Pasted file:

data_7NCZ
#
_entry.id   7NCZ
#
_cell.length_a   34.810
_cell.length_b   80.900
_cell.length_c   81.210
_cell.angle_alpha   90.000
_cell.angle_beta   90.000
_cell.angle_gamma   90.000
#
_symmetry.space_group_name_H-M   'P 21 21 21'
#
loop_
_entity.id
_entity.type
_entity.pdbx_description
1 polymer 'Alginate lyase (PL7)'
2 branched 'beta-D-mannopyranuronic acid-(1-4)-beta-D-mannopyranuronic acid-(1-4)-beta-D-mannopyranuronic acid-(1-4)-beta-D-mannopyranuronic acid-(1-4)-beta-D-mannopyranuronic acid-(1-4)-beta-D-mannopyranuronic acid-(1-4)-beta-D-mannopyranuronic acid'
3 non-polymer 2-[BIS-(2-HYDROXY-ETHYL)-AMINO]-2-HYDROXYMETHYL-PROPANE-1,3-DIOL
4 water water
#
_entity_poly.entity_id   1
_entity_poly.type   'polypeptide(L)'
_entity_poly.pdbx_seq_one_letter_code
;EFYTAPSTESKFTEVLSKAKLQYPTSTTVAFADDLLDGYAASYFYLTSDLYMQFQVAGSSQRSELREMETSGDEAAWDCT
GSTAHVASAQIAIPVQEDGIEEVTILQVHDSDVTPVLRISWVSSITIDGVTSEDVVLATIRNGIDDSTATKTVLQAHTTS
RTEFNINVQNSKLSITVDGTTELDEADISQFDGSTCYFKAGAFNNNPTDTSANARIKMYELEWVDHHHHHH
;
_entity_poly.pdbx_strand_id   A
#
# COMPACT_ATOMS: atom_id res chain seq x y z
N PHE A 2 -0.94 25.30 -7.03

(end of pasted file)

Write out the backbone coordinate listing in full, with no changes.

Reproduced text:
data_7NCZ
#
_entry.id   7NCZ
#
_cell.length_a   34.810
_cell.length_b   80.900
_cell.length_c   81.210
_cell.angle_alpha   90.000
_cell.angle_beta   90.000
_cell.angle_gamma   90.000
#
_symmetry.space_group_name_H-M   'P 21 21 21'
#
loop_
_entity.id
_entity.type
_entity.pdbx_description
1 polymer 'Alginate lyase (PL7)'
2 branched 'beta-D-mannopyranuronic acid-(1-4)-beta-D-mannopyranuronic acid-(1-4)-beta-D-mannopyranuronic acid-(1-4)-beta-D-mannopyranuronic acid-(1-4)-beta-D-mannopyranuronic acid-(1-4)-beta-D-mannopyranuronic acid-(1-4)-beta-D-mannopyranuronic acid'
3 non-polymer 2-[BIS-(2-HYDROXY-ETHYL)-AMINO]-2-HYDROXYMETHYL-PROPANE-1,3-DIOL
4 water water
#
_entity_poly.entity_id   1
_entity_poly.type   'polypeptide(L)'
_entity_poly.pdbx_seq_one_letter_code
;EFYTAPSTESKFTEVLSKAKLQYPTSTTVAFADDLLDGYAASYFYLTSDLYMQFQVAGSSQRSELREMETSGDEAAWDCT
GSTAHVASAQIAIPVQEDGIEEVTILQVHDSDVTPVLRISWVSSITIDGVTSEDVVLATIRNGIDDSTATKTVLQAHTTS
RTEFNINVQNSKLSITVDGTTELDEADISQFDGSTCYFKAGAFNNNPTDTSANARIKMYELEWVDHHHHHH
;
_entity_poly.pdbx_strand_id   A
#
# COMPACT_ATOMS: atom_id res chain seq x y z
N PHE A 2 -0.94 25.30 -7.03